Throughout history, there have been moments that are universal.
Kimberly Allers: Moments that are proud, shameful, moving, defining. Moments when we share the same experience, when we move ahead together. This Black History Month, I've compiled my list of the top 15 moments in black mom history that define, inspire and connect all of us. Let's keep the list going.
Great Moments in Black Mom History
Our Jackie O: Coretta Scott King
I'll never forget the classic picture of Coretta Scott King sitting proudly at the funeral of her husband, Dr. Martin Luther King, with young Bernice in her lap and a regal veil on her head. On that day -- and throughout her life -- King epitomized the maternal strength and grace of a black mother that we should all aspire to.
Black-Mama Muscle: Our Mompreneur Maven, Cathy Hughes
Cathy Hughes showed real moxie going after her dreams. She became a mom at 16 and was a college dropout, but her son Alfred was her inspiration. Hughes and her husband purchased a radio station in 1979; soon after that, the marriage ended
- putting Hughes on the single mother path. At one point, she lost her home, and she and Alfred had to move into the station to make ends meet. But she was determined to build her vision. Today, Radio One, Radio.One.com run by Hughes and her son, owns 65 radio stations in every major market in the country -- making it the largest black-owned radio chain in the nation, and the first woman-owned radio station to rank #1 in any major market. In 2004, after dominating radio, Hughes launched TV One, a cable television channel targeted at the African-American community. All I can say is, you go girl!
In 1973, the Intruders' popular song "I'll Always Love My Mama" became a national hit -- and ode to mamas everywhere. It later became the must-have song at every black wedding (for that moment when the groom dances with his mother). Sing it!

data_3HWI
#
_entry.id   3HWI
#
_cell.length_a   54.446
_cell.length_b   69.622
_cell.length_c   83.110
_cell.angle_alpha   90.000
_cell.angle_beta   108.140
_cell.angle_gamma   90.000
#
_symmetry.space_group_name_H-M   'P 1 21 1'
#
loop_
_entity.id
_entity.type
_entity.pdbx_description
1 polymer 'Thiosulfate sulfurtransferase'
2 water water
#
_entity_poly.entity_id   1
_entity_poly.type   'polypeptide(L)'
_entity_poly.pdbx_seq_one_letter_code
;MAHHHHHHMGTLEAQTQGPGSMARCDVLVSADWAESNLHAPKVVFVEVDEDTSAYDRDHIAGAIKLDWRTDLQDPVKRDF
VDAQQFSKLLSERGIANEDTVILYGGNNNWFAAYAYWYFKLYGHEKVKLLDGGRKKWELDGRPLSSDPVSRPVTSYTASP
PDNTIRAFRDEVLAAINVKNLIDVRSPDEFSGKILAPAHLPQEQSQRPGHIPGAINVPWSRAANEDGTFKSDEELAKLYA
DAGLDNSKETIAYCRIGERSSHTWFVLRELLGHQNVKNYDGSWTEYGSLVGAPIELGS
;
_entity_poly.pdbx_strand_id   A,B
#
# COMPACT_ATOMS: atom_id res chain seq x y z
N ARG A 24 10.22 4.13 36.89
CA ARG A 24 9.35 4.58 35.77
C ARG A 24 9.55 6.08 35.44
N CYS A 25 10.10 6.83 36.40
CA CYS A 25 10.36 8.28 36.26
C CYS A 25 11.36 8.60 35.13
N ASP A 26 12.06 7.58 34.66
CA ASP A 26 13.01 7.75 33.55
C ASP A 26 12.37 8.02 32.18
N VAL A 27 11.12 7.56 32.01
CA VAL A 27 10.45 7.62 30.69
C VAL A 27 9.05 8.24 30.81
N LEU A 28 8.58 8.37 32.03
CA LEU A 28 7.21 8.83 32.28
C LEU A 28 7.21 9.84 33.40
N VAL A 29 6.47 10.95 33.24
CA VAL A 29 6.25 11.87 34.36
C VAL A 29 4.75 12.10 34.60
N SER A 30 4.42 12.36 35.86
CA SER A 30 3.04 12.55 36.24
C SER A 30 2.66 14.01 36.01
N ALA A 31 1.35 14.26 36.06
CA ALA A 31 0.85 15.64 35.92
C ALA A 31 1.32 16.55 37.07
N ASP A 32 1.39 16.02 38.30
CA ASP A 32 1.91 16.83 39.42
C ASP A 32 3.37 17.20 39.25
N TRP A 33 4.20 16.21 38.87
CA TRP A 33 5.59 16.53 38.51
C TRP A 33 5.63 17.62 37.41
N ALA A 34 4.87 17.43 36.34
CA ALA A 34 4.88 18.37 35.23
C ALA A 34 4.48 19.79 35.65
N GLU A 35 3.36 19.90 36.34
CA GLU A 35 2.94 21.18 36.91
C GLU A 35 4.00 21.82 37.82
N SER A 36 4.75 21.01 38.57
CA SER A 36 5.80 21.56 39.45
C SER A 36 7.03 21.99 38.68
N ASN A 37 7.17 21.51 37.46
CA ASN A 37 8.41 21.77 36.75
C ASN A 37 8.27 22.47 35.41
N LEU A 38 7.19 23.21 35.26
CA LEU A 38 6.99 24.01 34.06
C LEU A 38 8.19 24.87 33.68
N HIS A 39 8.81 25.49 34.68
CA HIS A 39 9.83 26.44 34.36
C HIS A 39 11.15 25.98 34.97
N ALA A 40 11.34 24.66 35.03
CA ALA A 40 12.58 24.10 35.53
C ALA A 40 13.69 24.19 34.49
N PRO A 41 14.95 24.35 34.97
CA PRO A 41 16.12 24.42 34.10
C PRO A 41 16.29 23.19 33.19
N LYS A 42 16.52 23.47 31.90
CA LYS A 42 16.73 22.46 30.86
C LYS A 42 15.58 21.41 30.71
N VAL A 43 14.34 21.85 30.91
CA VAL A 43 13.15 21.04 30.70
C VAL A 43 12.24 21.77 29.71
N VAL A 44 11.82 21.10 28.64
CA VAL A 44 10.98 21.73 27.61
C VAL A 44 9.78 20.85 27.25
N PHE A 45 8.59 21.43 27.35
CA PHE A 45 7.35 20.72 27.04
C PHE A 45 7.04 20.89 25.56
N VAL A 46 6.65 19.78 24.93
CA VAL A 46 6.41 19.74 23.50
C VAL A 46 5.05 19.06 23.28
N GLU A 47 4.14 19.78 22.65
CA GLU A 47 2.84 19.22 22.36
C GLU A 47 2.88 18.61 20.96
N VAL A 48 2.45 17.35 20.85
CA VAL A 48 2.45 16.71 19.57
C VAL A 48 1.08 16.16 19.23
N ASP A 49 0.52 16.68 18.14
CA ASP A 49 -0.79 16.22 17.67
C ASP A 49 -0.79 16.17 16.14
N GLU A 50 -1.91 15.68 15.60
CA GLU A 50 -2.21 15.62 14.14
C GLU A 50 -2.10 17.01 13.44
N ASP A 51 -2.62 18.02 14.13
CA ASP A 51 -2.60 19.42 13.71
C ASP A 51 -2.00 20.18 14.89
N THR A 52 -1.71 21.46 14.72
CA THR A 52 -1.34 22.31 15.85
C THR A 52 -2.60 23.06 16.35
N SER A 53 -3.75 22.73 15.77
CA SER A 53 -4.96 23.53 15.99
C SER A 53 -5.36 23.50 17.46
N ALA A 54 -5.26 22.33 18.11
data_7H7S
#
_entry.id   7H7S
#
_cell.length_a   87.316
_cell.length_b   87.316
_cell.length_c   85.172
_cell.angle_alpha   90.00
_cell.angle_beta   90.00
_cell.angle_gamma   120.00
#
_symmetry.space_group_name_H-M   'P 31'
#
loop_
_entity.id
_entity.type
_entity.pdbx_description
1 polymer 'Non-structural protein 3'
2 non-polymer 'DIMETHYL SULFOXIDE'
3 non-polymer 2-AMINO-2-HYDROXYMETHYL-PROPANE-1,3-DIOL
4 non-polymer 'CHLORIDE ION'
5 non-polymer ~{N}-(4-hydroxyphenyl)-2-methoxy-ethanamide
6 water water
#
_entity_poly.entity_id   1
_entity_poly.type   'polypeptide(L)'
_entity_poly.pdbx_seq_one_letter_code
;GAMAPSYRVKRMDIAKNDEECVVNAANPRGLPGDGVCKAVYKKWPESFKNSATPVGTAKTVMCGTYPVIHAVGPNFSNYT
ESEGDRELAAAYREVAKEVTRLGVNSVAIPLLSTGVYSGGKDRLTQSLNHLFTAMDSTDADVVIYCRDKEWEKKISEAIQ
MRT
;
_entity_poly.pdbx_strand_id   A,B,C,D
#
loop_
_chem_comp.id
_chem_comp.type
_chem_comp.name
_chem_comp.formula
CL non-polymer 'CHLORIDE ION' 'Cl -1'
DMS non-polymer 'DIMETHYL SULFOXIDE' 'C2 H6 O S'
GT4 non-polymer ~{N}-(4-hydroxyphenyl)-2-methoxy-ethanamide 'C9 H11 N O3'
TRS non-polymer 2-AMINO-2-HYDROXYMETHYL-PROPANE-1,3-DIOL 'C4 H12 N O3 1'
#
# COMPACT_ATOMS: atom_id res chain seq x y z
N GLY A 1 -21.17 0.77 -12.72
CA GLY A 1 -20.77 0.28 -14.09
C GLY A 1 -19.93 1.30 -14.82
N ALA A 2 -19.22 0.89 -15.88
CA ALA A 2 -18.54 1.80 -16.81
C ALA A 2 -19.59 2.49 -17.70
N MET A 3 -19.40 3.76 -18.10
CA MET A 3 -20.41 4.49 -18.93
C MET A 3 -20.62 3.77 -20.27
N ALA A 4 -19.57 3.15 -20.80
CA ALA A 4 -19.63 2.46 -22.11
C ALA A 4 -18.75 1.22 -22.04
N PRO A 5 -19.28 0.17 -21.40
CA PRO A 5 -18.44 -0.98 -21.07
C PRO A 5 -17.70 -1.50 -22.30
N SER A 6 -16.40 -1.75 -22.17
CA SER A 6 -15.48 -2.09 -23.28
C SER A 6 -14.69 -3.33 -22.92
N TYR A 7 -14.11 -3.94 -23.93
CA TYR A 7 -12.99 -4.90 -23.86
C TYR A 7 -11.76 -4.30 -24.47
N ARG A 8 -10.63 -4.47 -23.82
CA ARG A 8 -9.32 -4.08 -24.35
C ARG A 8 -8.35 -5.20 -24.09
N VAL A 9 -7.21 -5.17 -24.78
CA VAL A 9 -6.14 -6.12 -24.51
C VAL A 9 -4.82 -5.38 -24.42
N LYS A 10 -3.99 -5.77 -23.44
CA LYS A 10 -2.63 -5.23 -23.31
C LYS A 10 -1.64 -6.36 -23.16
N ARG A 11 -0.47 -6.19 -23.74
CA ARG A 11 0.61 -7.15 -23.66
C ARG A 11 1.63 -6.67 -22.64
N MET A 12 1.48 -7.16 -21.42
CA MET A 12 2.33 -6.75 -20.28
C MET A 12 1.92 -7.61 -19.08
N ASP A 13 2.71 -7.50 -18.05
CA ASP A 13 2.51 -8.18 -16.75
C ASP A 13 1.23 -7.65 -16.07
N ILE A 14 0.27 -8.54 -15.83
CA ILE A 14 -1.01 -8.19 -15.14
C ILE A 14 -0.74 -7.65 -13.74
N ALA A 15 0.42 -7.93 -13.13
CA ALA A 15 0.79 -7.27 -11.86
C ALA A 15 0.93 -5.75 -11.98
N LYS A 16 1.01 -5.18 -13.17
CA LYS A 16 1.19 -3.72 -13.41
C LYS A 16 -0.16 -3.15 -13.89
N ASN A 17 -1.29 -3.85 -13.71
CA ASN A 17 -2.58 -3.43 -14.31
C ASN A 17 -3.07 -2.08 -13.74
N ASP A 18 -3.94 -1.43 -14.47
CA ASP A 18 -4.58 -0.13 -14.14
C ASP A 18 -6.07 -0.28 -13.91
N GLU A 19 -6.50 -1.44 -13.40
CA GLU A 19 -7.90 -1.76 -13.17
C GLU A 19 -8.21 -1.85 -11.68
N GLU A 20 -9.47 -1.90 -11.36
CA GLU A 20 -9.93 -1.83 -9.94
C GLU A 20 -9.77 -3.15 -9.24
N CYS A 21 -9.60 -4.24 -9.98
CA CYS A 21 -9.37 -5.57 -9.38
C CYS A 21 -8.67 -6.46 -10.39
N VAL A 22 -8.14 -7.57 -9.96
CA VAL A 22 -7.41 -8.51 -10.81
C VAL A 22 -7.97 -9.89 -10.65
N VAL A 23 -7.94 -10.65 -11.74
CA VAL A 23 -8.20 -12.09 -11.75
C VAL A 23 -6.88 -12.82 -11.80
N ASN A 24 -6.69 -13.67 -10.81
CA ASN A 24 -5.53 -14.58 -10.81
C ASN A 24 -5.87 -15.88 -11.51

Valerie from 'Josie and the Pussycats'
In 1972, "Josie and the Pussycats" became the first regular Saturday-morning cartoon to feature an African-American female character ("Valerie"). Black moms celebrated the fact that we were starting to see images of ourselves and our little girls in the mainstream. Talk about brown girls rocking!
FYI, before the cartoon went live, its music producers created a girl's rock group that actually sang the songs and recorded an album. Patrice Holloway played Valerie. When the producers presented the newly formed band to Hanna-Barbera, though, the cartoon powerhouse said they wanted to recast Holloway because they'd decided to make "Josie and the Pussycats" an all-white trio. But producer Danny Janssen refused to recast her and threatened to walk away from the project. After a three-week standoff, Hanna-Barbera finally relented. They allowed Janssen to keep Holloway, and made Valerie African-American again.
Mocha Moms, Inc.
Mocha Moms, Inc. Mocha.Moms.org was formed in 1997 by a group of moms in Prince George's County, Md., to be a national nonprofit organization that supports women of color who consider themselves at-home mothers. This represented a real shift in our typical role as out-of-the-home workers. It also showed how black families were evolving, climbing the economic scale and having options that hadn't been available before. Today, there are more than 100 Mocha Mom chapters across the country.
Meaningful Media: The Black Maternal Health Project
The Kellogg Foundation funded the Black Maternal Health Project, a series of groundbreaking articles examining the health issues and social stressors that negatively impact black women's health and reproductive outcomes.